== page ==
The Justice Department announced today that it reached a settlement with IAS Logistics DFW LLC, d/b/a Pinnacle Logistics (Pinnacle Logistics), a transportation and logistics company headquartered in Fort Worth, Texas.
The settlement resolves claims that Pinnacle Logistics discriminated against an asylee worker based on his citizenship status by rejecting the worker’s valid work authorization documents and terminating him when he could not satisfy the company’s request for specific and unnecessary immigration documents.
“Employers must not interfere with a worker’s lawful right to present acceptable work authorization documents to prove authorization to work in the United States,” said Assistant Attorney General Eric Dreiband of the Civil Rights Division. “We applaud Pinnacle Logistics’ decision to work with the Department of Justice and to change its practices to comply with the Immigration and Nationality Act’s non-discrimination protections.”
Based on its investigation, the department concluded that Pinnacle Logistics asked the asylee worker to present an additional, DHS-issued document because of his status as a non-U.S. citizen, even though he had already presented sufficient documentation establishing his work authorization. When the worker could not produce the document Pinnacle Logistics requested, despite being work-authorized, the company terminated him.
The Immigration and Nationality Act’s (INA) anti-discrimination provision prohibits employers from requesting more or different documents than necessary to prove work authorization based on employees’ citizenship, immigration status or national origin. Instead, in the INA, Congress determined that all work-authorized individuals, regardless of citizenship status, may choose which valid, legally acceptable documents to present to demonstrate their ability to work in the United States. The INA does, however, permit employers to reject non-genuine looking documents.
Under the terms of the settlement agreement, Pinnacle Logistics will pay a civil penalty to the United States and back pay to the affected worker, will train its employees about the requirements of the INA’s anti-discrimination provision and proper E-Verify procedures, and will be subject to department reporting requirements over the term of the agreement.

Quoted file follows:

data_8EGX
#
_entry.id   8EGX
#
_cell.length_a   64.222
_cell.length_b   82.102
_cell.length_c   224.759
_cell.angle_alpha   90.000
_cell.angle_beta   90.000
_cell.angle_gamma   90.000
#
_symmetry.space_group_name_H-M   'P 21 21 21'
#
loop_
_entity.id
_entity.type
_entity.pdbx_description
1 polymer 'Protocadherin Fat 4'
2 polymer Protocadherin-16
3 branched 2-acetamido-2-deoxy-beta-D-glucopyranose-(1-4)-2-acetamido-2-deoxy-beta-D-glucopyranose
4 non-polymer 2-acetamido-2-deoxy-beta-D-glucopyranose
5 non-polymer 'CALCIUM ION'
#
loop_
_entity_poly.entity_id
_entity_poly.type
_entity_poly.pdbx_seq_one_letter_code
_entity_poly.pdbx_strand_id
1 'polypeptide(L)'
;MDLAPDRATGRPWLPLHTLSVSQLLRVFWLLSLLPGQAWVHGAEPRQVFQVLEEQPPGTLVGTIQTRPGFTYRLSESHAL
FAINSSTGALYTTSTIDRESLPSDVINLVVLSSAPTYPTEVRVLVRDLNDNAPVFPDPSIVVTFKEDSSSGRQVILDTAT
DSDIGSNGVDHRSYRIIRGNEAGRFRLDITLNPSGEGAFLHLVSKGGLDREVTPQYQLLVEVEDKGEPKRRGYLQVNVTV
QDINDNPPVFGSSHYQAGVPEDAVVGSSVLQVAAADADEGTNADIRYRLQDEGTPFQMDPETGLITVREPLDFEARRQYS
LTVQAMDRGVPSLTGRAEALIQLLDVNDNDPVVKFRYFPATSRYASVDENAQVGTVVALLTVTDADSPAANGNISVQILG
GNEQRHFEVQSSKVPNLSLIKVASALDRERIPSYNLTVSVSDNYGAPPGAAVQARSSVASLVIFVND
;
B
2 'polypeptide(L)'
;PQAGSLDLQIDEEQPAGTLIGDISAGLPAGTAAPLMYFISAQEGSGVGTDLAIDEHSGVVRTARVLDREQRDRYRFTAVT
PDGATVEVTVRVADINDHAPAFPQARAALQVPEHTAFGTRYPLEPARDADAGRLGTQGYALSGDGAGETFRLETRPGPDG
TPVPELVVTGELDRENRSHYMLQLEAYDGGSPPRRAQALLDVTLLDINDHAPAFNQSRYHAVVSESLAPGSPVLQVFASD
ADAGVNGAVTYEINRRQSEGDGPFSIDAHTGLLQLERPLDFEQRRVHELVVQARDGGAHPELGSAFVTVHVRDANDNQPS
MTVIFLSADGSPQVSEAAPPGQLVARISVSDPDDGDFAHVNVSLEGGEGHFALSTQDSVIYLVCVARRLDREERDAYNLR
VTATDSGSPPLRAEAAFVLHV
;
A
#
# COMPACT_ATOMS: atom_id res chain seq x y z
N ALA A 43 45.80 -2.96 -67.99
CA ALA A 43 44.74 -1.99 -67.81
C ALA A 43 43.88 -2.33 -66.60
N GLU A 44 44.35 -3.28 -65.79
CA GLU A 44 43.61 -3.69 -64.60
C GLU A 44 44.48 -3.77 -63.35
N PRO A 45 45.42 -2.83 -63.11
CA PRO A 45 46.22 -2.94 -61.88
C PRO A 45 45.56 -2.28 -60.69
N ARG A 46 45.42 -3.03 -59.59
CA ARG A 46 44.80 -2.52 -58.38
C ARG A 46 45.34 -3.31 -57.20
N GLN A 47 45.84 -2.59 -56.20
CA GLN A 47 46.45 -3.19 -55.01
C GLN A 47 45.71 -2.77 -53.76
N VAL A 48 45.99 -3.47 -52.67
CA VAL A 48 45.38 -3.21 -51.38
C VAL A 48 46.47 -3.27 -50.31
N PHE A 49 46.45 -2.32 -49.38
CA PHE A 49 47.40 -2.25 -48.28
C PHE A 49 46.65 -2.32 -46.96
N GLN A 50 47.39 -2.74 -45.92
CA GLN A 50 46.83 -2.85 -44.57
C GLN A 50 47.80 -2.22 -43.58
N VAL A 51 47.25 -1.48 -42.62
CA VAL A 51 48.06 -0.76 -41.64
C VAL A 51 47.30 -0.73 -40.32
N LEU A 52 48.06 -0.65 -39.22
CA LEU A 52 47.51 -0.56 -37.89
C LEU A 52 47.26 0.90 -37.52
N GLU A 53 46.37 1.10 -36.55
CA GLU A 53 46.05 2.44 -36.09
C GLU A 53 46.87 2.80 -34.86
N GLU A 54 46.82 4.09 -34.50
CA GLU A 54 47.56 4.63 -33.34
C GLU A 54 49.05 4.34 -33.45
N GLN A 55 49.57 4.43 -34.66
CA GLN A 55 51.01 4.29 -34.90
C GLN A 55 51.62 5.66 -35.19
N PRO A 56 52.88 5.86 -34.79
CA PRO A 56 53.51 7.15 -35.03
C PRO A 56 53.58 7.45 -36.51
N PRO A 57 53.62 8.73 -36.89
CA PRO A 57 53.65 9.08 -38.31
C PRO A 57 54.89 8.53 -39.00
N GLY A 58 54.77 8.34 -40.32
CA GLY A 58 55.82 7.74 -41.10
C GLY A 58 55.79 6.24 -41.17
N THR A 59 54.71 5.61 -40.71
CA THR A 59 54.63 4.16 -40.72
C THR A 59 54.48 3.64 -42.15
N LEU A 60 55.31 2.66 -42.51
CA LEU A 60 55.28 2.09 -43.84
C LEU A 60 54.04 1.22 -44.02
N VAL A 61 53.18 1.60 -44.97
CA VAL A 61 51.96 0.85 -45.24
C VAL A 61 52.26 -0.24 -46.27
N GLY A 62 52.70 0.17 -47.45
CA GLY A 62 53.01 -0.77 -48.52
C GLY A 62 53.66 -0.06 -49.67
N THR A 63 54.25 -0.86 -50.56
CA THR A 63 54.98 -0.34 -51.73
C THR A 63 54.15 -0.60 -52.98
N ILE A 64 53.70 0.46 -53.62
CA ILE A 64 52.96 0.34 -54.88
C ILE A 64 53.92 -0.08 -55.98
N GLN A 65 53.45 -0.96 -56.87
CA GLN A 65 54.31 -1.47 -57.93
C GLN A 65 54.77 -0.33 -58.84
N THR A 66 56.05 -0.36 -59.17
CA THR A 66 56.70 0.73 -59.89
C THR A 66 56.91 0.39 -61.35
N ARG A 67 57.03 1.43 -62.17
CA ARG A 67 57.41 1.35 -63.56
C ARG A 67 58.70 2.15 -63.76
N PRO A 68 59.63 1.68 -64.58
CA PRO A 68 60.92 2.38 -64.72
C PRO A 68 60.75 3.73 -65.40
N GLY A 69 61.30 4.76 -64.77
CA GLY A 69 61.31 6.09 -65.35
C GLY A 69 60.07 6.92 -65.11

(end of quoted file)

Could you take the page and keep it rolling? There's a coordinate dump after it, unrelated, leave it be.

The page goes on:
The division’s Immigrant and Employee Rights Section (IER) is responsible for enforcing the anti-discrimination provision of the INA. The statute prohibits, among other things, citizenship status and national origin discrimination in hiring, firing, or recruitment or referral for a fee; unfair documentary practices; retaliation and intimidation.
Learn more about IER’s work and how to get assistance through this brief video. For more information about protections against employment discrimination under immigration laws, call IER’s worker hotline at 1-800-255-7688 (1-800-237-2515, TTY for hearing impaired); call IER’s employer hotline at 1-800-255-8155 (1-800-237-2515, TTY for hearing impaired); sign up for a free webinar; email IER@usdoj.gov; or visit IER’s English and Spanish websites. Subscribe to GovDelivery to receive updates from IER.
The Civil Rights Division wants to hear about civil rights violations. Members of the public can report possible civil rights violations through the Civil Rights Division’s reporting portal.
Applicants or employees who believe they were subjected to discrimination based on their citizenship, immigration status, or national origin in hiring, firing, or recruitment or referral for a fee; or discrimination in the employment eligibility verification process (Form I-9 and E-Verify) based on their citizenship, immigration status, or national origin; or retaliation can file a charge or contact IER’s worker hotline for assistance.
The Civil Rights Division’s Protecting U.S. Workers Initiative, started in 2017 in the Immigrant and Employee Rights Section (IER), targets, investigates, and (where appropriate) brings enforcement actions against employers that intentionally discriminate against U.S. workers due to citizenship-status discrimination based on a preference for temporary visa workers. IER has reached numerous settlements under the Protecting U.S. Workers Initiative, and employers have distributed or agreed to pay a combined total of more than $1.2 million in back pay to affected U.S. workers and civil penalties to the United States. These settlements involve employers that discriminated in their use of the H-1B, H-2A, and H-2B visa programs.